Novel insights on new particle formation derived from a pan-european observing system

Research output: Contribution to journalArticlepeer-review


  • A. Asmi
  • L. Poulain
  • L. Hao
  • E. Freney
  • J. D. Allan
  • M. Canagaratna
  • M. Crippa
  • F. Bianchi
  • G. De Leeuw
  • A. Eriksson
  • E. Swietlicki
  • H. C. Hansson
  • J. S. Henzing
  • C. Granier
  • K. Zemankova
  • P. Laj
  • T. Onasch
  • A. Prevot
  • J. P. Putaud
  • K. Sellegri
  • M. Vidal
  • A. Virtanen
  • R. Simo
  • D. Worsnop
  • C. O'Dowd
  • M. Kulmala

External organisations

  • Institute of Marine Science
  • CSIC
  • Division of Environmental Health and Risk Management
  • National University of Ireland Galway
  • Aerodyne Research, Inc.
  • University of Helsinki
  • Leibniz Institute for Tropospheric Research
  • University of Eastern Finland
  • UMR6016
  • University of Manchester
  • Paul Scherrer Institut
  • European Commission Joint Research Centre, Ispra
  • Finnish Meteorological Institute
  • Netherlands Organisation for Applied Scientific Research, TNO
  • Lunds Universitet
  • Stockholm University
  • Laboratoire D'Aérologie
  • University of Colorado at Boulder
  • Charles University in Prague
  • Université Grenoble Alpes
  • Universitat Autònoma de Barcelona
  • Department of Land Resources and Environmental Sciences
  • King Abdulaziz University


The formation of new atmospheric particles involves an initial step forming stable clusters less than a nanometre in size (<~1 nm), followed by growth into quasi-stable aerosol particles a few nanometres (~1-10 nm) and larger (>~10 nm). Although at times, the same species can be responsible for both processes, it is thought that more generally each step comprises differing chemical contributors. Here, we present a novel analysis of measurements from a unique multi-station ground-based observing system which reveals new insights into continental-scale patterns associated with new particle formation. Statistical cluster analysis of this unique 2-year multi-station dataset comprising size distribution and chemical composition reveals that across Europe, there are different major seasonal trends depending on geographical location, concomitant with diversity in nucleating species while it seems that the growth phase is dominated by organic aerosol formation. The diversity and seasonality of these events requires an advanced observing system to elucidate the key processes and species driving particle formation, along with detecting continental scale changes in aerosol formation into the future.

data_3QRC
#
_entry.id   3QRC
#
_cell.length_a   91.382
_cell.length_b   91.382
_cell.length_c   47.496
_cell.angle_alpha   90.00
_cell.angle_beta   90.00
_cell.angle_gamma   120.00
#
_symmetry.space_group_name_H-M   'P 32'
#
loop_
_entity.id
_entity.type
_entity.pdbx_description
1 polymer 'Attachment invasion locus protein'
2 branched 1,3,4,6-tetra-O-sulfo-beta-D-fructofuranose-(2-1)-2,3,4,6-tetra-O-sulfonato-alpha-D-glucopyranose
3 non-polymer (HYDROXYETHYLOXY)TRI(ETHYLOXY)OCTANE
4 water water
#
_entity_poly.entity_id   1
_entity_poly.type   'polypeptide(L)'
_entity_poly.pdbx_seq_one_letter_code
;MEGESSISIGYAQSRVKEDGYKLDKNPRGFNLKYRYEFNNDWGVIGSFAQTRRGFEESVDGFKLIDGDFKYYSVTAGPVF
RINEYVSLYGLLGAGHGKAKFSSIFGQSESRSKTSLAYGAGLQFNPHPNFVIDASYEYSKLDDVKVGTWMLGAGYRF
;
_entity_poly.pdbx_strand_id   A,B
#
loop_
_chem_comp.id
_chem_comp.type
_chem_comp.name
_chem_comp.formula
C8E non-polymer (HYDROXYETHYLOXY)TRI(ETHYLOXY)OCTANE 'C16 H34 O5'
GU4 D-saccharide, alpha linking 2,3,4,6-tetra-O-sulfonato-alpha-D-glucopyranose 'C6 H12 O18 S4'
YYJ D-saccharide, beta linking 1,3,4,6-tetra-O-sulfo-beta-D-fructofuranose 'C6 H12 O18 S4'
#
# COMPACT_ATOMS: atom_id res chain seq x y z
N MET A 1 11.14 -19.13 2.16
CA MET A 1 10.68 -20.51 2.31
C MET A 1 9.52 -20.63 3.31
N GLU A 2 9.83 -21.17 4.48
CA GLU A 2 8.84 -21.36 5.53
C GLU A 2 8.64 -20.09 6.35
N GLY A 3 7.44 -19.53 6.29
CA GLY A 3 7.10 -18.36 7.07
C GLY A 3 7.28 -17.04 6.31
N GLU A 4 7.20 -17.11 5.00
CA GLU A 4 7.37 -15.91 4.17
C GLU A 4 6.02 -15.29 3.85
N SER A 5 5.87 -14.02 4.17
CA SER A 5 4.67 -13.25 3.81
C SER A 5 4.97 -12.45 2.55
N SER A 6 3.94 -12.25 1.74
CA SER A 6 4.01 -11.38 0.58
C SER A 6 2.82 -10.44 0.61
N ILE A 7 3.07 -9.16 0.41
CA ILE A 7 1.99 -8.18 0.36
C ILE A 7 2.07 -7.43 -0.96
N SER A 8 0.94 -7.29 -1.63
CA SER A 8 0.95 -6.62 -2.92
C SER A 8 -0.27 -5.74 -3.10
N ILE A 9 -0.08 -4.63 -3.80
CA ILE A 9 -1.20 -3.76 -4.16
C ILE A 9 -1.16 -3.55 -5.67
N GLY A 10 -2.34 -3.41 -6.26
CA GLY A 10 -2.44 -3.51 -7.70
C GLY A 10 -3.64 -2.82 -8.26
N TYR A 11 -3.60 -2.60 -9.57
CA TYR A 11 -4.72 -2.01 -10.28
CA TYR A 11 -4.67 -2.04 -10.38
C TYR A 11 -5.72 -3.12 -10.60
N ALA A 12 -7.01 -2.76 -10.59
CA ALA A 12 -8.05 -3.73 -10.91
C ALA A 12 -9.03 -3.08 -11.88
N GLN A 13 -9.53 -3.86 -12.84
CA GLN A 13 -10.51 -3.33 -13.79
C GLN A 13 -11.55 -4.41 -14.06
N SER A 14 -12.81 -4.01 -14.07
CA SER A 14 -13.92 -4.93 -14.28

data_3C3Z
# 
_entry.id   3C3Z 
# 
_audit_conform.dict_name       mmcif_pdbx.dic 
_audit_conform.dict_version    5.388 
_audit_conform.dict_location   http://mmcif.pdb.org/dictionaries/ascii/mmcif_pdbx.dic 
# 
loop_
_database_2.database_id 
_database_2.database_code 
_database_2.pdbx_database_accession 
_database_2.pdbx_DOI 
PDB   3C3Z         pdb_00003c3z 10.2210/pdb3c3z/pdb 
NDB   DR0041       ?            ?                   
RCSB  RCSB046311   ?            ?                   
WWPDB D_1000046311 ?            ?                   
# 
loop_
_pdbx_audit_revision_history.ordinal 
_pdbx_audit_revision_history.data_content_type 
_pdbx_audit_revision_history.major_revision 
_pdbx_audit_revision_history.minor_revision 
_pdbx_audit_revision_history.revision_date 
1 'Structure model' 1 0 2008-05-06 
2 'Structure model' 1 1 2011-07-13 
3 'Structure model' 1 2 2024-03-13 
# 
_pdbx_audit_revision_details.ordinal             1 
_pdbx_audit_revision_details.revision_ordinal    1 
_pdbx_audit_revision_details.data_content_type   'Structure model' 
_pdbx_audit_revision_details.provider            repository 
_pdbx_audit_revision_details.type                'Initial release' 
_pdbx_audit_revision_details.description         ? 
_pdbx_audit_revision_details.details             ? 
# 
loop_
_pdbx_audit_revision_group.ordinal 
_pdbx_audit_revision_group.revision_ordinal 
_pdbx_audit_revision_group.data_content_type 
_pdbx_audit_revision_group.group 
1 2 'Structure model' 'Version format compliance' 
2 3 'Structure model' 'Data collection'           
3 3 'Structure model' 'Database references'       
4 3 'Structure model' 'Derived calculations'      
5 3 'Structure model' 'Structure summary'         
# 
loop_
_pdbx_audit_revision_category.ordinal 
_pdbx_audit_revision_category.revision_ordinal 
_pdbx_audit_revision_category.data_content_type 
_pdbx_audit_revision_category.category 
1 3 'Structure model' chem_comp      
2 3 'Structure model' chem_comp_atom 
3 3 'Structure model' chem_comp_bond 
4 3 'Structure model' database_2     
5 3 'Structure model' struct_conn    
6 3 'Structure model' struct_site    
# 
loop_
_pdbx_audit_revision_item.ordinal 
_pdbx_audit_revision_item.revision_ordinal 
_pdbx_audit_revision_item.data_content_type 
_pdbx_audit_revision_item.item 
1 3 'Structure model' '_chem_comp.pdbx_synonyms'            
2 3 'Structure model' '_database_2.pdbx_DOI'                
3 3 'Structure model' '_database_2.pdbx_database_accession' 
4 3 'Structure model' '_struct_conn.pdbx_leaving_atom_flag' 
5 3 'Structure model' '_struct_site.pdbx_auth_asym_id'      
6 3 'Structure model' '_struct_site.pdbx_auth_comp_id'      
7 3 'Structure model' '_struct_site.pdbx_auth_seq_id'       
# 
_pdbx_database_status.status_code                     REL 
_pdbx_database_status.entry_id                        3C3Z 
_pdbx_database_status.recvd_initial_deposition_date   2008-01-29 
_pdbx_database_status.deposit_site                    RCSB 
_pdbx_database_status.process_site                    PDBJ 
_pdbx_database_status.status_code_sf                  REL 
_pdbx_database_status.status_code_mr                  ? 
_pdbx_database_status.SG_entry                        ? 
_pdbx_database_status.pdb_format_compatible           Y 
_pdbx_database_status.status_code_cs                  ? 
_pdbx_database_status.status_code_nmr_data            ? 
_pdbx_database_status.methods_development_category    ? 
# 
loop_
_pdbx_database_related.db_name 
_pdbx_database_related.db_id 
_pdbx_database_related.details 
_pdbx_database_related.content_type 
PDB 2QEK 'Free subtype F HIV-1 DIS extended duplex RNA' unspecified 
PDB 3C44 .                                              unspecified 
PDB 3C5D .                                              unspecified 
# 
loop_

Original languageEnglish
Article number1482
Number of pages11
JournalScientific Reports
Issue number1
Publication statusPublished - 24 Jan 2018


  • atmospheric chemistry , atmospheric dynamics

ASJC Scopus subject areas